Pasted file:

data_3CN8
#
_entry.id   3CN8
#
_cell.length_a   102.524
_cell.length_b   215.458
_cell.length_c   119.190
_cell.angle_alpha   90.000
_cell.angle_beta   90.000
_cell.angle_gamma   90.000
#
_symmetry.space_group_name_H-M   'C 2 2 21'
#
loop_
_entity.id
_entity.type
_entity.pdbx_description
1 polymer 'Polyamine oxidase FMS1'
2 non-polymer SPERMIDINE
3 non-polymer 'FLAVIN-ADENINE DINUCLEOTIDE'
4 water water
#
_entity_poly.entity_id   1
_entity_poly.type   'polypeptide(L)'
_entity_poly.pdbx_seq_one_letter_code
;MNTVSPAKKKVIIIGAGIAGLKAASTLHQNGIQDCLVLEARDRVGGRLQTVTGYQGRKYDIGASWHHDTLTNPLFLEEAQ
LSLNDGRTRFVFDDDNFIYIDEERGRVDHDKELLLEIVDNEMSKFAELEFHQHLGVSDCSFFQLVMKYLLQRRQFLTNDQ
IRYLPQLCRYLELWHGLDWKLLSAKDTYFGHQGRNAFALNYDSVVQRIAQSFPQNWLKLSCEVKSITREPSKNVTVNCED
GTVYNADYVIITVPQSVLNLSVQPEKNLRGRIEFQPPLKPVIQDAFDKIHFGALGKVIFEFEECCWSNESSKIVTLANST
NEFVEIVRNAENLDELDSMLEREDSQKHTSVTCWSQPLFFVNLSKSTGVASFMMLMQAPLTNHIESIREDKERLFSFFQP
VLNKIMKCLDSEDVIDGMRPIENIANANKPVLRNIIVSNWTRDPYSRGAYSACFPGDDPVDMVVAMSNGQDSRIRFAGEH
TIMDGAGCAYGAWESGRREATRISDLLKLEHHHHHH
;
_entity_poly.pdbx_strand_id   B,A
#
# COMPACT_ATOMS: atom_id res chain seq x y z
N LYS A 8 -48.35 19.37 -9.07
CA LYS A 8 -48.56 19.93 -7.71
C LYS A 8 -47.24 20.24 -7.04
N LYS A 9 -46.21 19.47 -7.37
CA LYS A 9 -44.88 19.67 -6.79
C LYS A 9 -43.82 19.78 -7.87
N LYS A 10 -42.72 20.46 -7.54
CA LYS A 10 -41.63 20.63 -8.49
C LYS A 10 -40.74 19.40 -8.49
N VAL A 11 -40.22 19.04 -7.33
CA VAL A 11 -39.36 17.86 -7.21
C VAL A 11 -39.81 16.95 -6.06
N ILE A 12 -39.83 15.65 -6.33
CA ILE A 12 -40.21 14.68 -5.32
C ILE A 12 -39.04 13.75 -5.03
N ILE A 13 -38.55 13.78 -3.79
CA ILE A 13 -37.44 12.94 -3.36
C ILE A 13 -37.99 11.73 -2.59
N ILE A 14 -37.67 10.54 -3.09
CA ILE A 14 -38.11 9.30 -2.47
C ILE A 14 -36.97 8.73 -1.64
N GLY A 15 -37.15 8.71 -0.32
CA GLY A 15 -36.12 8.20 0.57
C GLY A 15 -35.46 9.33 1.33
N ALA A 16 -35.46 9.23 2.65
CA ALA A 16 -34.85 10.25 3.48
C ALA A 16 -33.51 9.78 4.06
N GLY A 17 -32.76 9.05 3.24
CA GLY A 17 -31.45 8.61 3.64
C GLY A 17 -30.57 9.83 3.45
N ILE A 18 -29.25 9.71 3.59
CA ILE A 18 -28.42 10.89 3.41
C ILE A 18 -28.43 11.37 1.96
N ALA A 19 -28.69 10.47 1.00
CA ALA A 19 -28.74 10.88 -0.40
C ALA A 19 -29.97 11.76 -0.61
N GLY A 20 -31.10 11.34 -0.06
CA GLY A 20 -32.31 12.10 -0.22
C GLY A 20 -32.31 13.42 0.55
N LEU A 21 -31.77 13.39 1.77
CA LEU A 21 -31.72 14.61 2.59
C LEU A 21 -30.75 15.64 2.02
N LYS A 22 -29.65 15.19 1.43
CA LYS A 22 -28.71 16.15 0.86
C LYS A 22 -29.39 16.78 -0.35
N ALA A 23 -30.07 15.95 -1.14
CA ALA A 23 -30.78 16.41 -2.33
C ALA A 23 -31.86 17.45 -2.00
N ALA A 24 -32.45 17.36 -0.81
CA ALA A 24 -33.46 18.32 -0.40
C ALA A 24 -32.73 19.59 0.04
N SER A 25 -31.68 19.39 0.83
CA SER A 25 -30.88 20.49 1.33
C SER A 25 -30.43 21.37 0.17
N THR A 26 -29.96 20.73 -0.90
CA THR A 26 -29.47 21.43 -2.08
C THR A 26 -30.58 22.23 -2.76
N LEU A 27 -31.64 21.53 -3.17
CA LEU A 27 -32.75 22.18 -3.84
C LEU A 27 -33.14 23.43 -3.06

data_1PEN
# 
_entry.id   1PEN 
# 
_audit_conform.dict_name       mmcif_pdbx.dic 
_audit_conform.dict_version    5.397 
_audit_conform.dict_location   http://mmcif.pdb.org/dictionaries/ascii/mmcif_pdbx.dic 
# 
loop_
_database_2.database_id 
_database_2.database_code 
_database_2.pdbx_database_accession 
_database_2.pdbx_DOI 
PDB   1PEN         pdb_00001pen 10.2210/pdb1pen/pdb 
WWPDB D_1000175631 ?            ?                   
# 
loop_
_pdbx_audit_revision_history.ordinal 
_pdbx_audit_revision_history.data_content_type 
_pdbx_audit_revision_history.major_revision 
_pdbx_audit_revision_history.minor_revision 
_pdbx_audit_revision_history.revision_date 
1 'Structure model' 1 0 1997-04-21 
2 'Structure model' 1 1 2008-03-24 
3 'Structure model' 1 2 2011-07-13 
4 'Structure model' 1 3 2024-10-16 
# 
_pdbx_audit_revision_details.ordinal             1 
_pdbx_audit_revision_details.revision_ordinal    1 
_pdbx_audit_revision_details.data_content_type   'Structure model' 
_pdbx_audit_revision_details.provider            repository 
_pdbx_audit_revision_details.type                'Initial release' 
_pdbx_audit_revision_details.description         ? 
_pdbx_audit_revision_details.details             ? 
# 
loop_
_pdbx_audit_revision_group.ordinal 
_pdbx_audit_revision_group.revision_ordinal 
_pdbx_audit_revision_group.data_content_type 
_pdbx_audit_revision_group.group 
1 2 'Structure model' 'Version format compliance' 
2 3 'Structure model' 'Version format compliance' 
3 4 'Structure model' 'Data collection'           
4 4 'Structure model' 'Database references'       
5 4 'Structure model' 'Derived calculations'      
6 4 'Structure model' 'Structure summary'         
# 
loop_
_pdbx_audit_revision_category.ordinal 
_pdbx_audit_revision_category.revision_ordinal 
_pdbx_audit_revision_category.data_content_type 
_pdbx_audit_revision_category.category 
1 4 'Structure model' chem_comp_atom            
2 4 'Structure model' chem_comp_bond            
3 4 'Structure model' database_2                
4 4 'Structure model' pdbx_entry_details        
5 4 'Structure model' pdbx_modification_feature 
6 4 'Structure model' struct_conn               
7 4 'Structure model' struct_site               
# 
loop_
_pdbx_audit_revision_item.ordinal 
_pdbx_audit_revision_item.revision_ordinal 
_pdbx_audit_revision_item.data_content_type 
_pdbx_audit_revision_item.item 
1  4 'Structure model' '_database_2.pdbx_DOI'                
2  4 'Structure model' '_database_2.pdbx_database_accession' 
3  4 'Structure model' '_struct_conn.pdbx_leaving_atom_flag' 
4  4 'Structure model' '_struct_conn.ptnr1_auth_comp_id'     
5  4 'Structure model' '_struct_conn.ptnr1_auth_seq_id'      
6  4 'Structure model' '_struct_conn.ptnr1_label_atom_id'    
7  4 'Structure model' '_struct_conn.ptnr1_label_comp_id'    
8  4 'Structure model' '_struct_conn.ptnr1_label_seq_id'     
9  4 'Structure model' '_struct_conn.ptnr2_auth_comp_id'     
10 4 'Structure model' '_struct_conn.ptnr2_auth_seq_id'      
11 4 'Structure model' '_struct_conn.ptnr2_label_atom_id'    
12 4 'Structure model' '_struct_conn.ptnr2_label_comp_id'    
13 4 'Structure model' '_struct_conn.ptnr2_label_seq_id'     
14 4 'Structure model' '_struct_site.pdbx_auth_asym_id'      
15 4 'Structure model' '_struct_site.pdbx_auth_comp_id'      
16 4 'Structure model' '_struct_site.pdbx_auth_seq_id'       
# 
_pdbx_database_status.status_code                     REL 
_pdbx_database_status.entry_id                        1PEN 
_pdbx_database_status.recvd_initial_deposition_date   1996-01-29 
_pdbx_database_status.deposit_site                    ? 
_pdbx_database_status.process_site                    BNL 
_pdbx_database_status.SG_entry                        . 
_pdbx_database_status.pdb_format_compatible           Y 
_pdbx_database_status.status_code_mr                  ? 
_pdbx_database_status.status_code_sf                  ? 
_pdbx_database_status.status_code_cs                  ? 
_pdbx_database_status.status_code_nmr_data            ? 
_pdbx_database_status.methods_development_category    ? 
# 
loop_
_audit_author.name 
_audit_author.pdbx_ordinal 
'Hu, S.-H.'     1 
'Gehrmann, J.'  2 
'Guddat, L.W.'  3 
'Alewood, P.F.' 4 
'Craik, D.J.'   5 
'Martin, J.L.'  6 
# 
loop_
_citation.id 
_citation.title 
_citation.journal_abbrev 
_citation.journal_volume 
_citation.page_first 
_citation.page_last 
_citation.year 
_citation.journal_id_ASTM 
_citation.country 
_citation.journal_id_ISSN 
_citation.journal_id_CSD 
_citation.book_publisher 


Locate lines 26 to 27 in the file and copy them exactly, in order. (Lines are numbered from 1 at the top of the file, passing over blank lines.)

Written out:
;MNTVSPAKKKVIIIGAGIAGLKAASTLHQNGIQDCLVLEARDRVGGRLQTVTGYQGRKYDIGASWHHDTLTNPLFLEEAQ
LSLNDGRTRFVFDDDNFIYIDEERGRVDHDKELLLEIVDNEMSKFAELEFHQHLGVSDCSFFQLVMKYLLQRRQFLTNDQ